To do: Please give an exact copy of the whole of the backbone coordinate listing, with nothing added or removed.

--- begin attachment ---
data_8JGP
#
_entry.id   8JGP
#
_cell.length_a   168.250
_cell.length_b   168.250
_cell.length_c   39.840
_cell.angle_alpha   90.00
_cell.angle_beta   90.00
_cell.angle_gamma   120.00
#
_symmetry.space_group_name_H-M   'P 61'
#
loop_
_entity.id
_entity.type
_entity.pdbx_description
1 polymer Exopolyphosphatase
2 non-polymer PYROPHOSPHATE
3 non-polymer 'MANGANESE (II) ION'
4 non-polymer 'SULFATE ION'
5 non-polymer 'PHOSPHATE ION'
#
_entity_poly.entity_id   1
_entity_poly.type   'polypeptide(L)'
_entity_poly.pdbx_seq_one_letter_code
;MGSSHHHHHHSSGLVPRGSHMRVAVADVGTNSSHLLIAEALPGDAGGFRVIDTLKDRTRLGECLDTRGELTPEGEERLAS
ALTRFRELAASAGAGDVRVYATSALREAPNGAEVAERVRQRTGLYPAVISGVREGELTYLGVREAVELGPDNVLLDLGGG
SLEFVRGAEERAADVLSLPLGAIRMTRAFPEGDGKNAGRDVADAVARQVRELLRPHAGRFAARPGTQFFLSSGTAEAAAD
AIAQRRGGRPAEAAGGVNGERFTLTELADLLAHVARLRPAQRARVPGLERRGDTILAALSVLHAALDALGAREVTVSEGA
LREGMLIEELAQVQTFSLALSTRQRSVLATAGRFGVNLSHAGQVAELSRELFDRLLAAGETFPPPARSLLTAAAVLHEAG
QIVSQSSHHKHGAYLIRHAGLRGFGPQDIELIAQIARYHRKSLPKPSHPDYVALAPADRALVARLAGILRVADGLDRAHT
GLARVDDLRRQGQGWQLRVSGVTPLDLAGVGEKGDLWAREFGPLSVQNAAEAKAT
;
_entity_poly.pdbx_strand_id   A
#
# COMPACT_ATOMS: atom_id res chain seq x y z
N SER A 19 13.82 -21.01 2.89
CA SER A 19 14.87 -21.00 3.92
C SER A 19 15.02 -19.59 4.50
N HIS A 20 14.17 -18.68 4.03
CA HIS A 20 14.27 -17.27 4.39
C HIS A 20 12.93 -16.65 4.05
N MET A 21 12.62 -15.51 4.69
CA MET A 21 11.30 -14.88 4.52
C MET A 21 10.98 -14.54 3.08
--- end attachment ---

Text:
data_8JGP
#
_entry.id   8JGP
#
_cell.length_a   168.250
_cell.length_b   168.250
_cell.length_c   39.840
_cell.angle_alpha   90.00
_cell.angle_beta   90.00
_cell.angle_gamma   120.00
#
_symmetry.space_group_name_H-M   'P 61'
#
loop_
_entity.id
_entity.type
_entity.pdbx_description
1 polymer Exopolyphosphatase
2 non-polymer PYROPHOSPHATE
3 non-polymer 'MANGANESE (II) ION'
4 non-polymer 'SULFATE ION'
5 non-polymer 'PHOSPHATE ION'
#
_entity_poly.entity_id   1
_entity_poly.type   'polypeptide(L)'
_entity_poly.pdbx_seq_one_letter_code
;MGSSHHHHHHSSGLVPRGSHMRVAVADVGTNSSHLLIAEALPGDAGGFRVIDTLKDRTRLGECLDTRGELTPEGEERLAS
ALTRFRELAASAGAGDVRVYATSALREAPNGAEVAERVRQRTGLYPAVISGVREGELTYLGVREAVELGPDNVLLDLGGG
SLEFVRGAEERAADVLSLPLGAIRMTRAFPEGDGKNAGRDVADAVARQVRELLRPHAGRFAARPGTQFFLSSGTAEAAAD
AIAQRRGGRPAEAAGGVNGERFTLTELADLLAHVARLRPAQRARVPGLERRGDTILAALSVLHAALDALGAREVTVSEGA
LREGMLIEELAQVQTFSLALSTRQRSVLATAGRFGVNLSHAGQVAELSRELFDRLLAAGETFPPPARSLLTAAAVLHEAG
QIVSQSSHHKHGAYLIRHAGLRGFGPQDIELIAQIARYHRKSLPKPSHPDYVALAPADRALVARLAGILRVADGLDRAHT
GLARVDDLRRQGQGWQLRVSGVTPLDLAGVGEKGDLWAREFGPLSVQNAAEAKAT
;
_entity_poly.pdbx_strand_id   A
#
# COMPACT_ATOMS: atom_id res chain seq x y z
N SER A 19 13.82 -21.01 2.89
CA SER A 19 14.87 -21.00 3.92
C SER A 19 15.02 -19.59 4.50
N HIS A 20 14.17 -18.68 4.03
CA HIS A 20 14.27 -17.27 4.39
C HIS A 20 12.93 -16.65 4.05
N MET A 21 12.62 -15.51 4.69
CA MET A 21 11.30 -14.88 4.52
C MET A 21 10.98 -14.54 3.08